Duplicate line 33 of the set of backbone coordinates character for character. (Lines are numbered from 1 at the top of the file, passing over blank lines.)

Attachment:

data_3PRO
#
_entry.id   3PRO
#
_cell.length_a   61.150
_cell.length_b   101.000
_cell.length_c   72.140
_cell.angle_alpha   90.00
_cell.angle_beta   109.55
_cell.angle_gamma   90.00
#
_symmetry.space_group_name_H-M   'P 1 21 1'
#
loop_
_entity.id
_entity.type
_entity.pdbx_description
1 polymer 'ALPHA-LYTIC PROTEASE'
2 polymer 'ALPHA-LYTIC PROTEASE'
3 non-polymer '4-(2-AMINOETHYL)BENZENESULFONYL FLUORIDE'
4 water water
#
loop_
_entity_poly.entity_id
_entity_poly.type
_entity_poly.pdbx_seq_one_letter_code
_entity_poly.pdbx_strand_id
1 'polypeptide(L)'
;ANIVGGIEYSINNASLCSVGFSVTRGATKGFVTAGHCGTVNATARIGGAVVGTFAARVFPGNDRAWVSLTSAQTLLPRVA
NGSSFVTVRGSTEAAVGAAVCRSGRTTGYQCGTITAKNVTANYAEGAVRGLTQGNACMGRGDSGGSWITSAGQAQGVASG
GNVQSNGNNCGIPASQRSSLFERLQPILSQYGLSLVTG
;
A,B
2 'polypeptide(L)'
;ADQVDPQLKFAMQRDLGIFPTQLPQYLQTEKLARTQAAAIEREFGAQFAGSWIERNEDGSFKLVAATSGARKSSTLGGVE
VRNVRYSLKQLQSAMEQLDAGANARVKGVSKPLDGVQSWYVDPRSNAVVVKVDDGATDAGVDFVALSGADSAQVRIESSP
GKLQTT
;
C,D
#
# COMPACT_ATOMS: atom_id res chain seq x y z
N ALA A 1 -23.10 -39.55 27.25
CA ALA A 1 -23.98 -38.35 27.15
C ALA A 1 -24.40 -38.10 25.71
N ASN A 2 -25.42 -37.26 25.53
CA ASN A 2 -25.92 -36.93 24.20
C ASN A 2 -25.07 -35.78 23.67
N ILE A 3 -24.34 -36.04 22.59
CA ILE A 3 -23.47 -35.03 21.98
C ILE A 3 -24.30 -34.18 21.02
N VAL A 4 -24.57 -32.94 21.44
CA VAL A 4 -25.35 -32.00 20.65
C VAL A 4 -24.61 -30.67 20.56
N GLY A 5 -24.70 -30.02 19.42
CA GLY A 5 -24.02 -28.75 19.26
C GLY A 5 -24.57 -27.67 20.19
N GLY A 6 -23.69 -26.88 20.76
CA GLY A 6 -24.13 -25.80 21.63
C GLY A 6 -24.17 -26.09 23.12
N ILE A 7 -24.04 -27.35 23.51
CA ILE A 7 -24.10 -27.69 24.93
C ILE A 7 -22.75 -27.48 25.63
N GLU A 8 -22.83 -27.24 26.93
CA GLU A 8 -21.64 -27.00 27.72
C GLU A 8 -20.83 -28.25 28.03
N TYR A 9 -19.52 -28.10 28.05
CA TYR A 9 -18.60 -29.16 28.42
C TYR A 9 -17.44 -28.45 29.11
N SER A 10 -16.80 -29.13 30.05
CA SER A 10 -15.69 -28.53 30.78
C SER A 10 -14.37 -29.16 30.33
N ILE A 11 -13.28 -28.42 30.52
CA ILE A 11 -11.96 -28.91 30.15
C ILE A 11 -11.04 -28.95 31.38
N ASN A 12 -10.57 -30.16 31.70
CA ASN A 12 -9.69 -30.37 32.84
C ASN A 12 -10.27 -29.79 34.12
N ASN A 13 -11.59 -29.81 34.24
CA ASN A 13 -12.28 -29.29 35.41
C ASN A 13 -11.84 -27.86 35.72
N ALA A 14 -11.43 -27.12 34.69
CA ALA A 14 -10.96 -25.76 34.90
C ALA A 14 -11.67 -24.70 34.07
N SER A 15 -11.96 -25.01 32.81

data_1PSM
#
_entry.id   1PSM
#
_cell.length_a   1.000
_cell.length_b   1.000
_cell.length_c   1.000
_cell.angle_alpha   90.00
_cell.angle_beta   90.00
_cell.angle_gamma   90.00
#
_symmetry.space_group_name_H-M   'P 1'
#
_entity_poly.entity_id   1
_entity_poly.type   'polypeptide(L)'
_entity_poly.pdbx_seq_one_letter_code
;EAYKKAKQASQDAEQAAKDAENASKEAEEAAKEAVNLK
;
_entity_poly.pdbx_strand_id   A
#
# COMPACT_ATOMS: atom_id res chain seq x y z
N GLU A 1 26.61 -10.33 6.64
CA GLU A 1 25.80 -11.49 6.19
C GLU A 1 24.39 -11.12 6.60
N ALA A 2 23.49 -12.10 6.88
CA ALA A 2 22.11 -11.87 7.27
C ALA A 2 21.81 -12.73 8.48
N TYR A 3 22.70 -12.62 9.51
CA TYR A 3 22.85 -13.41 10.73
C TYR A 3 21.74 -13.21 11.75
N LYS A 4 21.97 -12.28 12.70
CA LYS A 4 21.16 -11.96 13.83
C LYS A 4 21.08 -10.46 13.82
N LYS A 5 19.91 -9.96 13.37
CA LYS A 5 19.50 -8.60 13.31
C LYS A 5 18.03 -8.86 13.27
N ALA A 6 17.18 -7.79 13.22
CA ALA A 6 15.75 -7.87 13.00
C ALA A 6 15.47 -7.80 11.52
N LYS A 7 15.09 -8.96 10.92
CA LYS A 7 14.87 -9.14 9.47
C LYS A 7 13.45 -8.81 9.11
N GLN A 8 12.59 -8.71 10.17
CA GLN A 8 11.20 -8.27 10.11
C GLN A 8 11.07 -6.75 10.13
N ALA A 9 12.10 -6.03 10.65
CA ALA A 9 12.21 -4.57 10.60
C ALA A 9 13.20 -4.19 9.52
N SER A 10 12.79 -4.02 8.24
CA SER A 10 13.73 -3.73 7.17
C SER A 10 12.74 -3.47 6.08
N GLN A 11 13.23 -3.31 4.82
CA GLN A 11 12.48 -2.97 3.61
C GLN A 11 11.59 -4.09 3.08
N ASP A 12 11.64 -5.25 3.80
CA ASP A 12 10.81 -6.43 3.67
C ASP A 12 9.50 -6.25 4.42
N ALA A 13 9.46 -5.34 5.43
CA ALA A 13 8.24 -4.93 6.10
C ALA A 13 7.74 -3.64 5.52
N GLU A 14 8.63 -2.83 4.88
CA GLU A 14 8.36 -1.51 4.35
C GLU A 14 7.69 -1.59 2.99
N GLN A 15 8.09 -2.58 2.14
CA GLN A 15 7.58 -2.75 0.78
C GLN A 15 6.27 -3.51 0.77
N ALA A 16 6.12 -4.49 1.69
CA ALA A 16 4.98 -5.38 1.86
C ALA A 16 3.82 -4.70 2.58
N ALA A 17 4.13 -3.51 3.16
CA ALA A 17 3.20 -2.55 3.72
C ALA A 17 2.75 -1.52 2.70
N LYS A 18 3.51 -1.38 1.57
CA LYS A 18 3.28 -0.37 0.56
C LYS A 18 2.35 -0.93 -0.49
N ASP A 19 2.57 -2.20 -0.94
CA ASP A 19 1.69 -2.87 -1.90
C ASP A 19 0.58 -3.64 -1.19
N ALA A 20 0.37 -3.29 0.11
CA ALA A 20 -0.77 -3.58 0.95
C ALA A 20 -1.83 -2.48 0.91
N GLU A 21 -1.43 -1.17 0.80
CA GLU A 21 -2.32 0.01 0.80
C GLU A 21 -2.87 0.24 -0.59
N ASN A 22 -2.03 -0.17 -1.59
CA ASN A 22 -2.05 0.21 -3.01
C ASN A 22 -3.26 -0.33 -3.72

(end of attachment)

A,B